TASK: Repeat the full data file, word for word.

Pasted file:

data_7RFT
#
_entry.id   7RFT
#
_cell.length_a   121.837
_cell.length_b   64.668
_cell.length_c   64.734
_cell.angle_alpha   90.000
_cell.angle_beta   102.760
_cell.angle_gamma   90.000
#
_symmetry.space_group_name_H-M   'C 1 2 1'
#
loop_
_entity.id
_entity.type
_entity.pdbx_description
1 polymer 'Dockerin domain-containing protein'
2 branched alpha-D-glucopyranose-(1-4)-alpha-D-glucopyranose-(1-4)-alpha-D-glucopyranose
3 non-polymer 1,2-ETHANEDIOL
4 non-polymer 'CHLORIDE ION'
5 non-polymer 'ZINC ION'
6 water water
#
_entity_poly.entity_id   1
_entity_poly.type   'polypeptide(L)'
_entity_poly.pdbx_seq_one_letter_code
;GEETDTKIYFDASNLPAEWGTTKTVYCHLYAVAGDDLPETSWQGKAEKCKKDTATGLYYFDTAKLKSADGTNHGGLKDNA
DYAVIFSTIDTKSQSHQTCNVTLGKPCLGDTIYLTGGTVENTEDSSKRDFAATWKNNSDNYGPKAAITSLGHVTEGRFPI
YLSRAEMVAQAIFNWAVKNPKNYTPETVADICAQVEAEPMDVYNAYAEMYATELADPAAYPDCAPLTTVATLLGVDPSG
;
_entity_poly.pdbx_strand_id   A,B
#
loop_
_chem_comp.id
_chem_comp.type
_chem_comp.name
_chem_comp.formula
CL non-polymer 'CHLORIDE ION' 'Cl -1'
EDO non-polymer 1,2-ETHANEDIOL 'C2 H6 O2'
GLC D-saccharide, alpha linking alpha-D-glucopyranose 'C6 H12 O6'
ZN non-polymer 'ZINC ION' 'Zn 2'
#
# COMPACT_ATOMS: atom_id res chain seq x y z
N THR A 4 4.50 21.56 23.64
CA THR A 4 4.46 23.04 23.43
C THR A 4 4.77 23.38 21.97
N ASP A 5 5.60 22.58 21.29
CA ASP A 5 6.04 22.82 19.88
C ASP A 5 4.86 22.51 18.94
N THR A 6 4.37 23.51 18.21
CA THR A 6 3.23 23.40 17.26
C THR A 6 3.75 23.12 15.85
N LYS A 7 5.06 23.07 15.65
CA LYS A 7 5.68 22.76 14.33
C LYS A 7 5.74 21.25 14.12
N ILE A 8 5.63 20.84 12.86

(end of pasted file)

data_7RFT
#
_entry.id   7RFT
#
_cell.length_a   121.837
_cell.length_b   64.668
_cell.length_c   64.734
_cell.angle_alpha   90.000
_cell.angle_beta   102.760
_cell.angle_gamma   90.000
#
_symmetry.space_group_name_H-M   'C 1 2 1'
#
loop_
_entity.id
_entity.type
_entity.pdbx_description
1 polymer 'Dockerin domain-containing protein'
2 branched alpha-D-glucopyranose-(1-4)-alpha-D-glucopyranose-(1-4)-alpha-D-glucopyranose
3 non-polymer 1,2-ETHANEDIOL
4 non-polymer 'CHLORIDE ION'
5 non-polymer 'ZINC ION'
6 water water
#
_entity_poly.entity_id   1
_entity_poly.type   'polypeptide(L)'
_entity_poly.pdbx_seq_one_letter_code
;GEETDTKIYFDASNLPAEWGTTKTVYCHLYAVAGDDLPETSWQGKAEKCKKDTATGLYYFDTAKLKSADGTNHGGLKDNA
DYAVIFSTIDTKSQSHQTCNVTLGKPCLGDTIYLTGGTVENTEDSSKRDFAATWKNNSDNYGPKAAITSLGHVTEGRFPI
YLSRAEMVAQAIFNWAVKNPKNYTPETVADICAQVEAEPMDVYNAYAEMYATELADPAAYPDCAPLTTVATLLGVDPSG
;
_entity_poly.pdbx_strand_id   A,B
#
loop_
_chem_comp.id
_chem_comp.type
_chem_comp.name
_chem_comp.formula
CL non-polymer 'CHLORIDE ION' 'Cl -1'
EDO non-polymer 1,2-ETHANEDIOL 'C2 H6 O2'
GLC D-saccharide, alpha linking alpha-D-glucopyranose 'C6 H12 O6'
ZN non-polymer 'ZINC ION' 'Zn 2'
#
# COMPACT_ATOMS: atom_id res chain seq x y z
N THR A 4 4.50 21.56 23.64
CA THR A 4 4.46 23.04 23.43
C THR A 4 4.77 23.38 21.97
N ASP A 5 5.60 22.58 21.29
CA ASP A 5 6.04 22.82 19.88
C ASP A 5 4.86 22.51 18.94
N THR A 6 4.37 23.51 18.21
CA THR A 6 3.23 23.40 17.26
C THR A 6 3.75 23.12 15.85
N LYS A 7 5.06 23.07 15.65
CA LYS A 7 5.68 22.76 14.33
C LYS A 7 5.74 21.25 14.12
N ILE A 8 5.63 20.84 12.86